Buhari thanks Nigerians for massive support, restates agenda


The presidential candidate of the All Progressives Congress (APC) General Muhammadu Buhari has thanked Nigerians for having confidence in him to right the several wrongs bedevilling the country.
General Buhari, who spoke through a press statement signed by the Director of Media and Publicity of the APC Presidential Campaign Organisation (APCPCO), Mallam Garba Shehu on Thursday, said the huge reception his campaign trails have received in all the states visited across the country thus far indicates how desperately Nigerians are yearning for change.

The statement reads: “This is to appreciate the people of this great country for the wide acceptance to vote for change in the coming election.
“The issues of corruption, insecurity, lies, weak economy among several atrocities and damage that have been done to the country are enough reasons for change.
“The saying that you can fool the people sometime, but you can’t fool the people all the time is applicable here.

“After nearly 16 years of democracy, what we have today is unacceptable: our youths are roaming the streets with no job and poverty visible everywhere; the missing $20 billion oil money, the missing Chibok girls, the ill-equipped military to fight insurgency, corruption in high places, lack of vision and clueless regime of governance are not acceptable to Nigerians. These are more than enough reasons to fire up the vortex of change in the minds of our people.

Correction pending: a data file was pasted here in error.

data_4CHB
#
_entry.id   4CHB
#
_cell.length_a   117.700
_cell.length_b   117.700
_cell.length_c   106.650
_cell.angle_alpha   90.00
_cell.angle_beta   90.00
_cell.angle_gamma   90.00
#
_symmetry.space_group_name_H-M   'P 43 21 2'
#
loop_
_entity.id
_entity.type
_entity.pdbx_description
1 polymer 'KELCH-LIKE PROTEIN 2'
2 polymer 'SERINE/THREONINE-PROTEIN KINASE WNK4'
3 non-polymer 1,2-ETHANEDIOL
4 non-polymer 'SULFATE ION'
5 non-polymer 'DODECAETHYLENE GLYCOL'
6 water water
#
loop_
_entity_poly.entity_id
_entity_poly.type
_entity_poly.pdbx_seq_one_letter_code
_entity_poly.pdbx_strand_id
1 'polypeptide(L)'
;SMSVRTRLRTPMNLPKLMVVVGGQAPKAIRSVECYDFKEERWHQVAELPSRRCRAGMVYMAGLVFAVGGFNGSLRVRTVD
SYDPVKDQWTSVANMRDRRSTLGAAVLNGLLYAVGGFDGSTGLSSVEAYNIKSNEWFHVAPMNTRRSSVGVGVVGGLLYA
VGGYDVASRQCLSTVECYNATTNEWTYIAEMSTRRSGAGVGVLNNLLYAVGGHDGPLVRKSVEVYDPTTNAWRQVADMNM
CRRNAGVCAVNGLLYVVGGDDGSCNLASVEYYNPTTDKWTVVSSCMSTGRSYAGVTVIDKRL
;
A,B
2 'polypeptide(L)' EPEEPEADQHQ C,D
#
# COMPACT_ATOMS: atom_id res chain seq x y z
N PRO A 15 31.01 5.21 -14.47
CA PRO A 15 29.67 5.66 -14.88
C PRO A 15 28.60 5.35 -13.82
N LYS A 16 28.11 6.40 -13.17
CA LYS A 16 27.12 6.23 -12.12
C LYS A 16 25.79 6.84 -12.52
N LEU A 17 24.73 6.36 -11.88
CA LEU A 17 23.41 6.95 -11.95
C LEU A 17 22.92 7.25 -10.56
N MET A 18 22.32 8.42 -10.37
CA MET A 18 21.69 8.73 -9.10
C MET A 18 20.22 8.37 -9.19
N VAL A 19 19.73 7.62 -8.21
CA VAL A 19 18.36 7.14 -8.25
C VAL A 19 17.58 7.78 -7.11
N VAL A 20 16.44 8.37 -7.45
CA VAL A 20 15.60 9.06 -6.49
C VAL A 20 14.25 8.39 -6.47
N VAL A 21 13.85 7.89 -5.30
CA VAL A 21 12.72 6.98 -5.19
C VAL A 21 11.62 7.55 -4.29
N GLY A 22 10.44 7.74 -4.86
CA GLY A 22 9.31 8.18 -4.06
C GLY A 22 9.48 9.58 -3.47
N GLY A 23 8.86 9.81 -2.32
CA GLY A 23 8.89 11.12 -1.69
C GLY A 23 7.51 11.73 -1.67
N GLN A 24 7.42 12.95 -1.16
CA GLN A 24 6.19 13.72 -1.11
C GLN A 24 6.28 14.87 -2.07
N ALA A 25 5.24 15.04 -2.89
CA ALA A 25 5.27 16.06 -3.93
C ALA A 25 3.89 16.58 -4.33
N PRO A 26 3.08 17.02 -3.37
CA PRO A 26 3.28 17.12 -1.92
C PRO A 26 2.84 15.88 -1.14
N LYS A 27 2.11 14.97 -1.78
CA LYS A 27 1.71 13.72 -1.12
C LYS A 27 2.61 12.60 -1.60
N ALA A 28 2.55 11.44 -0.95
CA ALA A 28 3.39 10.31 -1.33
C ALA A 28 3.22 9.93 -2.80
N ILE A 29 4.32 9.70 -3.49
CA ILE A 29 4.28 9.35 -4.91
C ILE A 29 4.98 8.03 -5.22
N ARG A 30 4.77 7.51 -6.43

“I appreciate the trust and confidence on me. Our country shall move forward again. The country is tired of try and error leadership that is imbued with absolute corruption. Let your vote count because it is the only instrument we have to fight for the change we so earnestly desire.”

ANALYSIS: Govt budgets billions to fund president’s, lawmakers’ lavish lifestyles; health, roads get pittance

It is that time of the year when political rhetoric is at its highest and politicians are selling themselves as the messiahs who will save Nigeria’s troubled economy. The economy is in real trouble, the naira has been devalued and stocks are tanking. Promises of better prudence in the management of the economy have become refrains among politicians.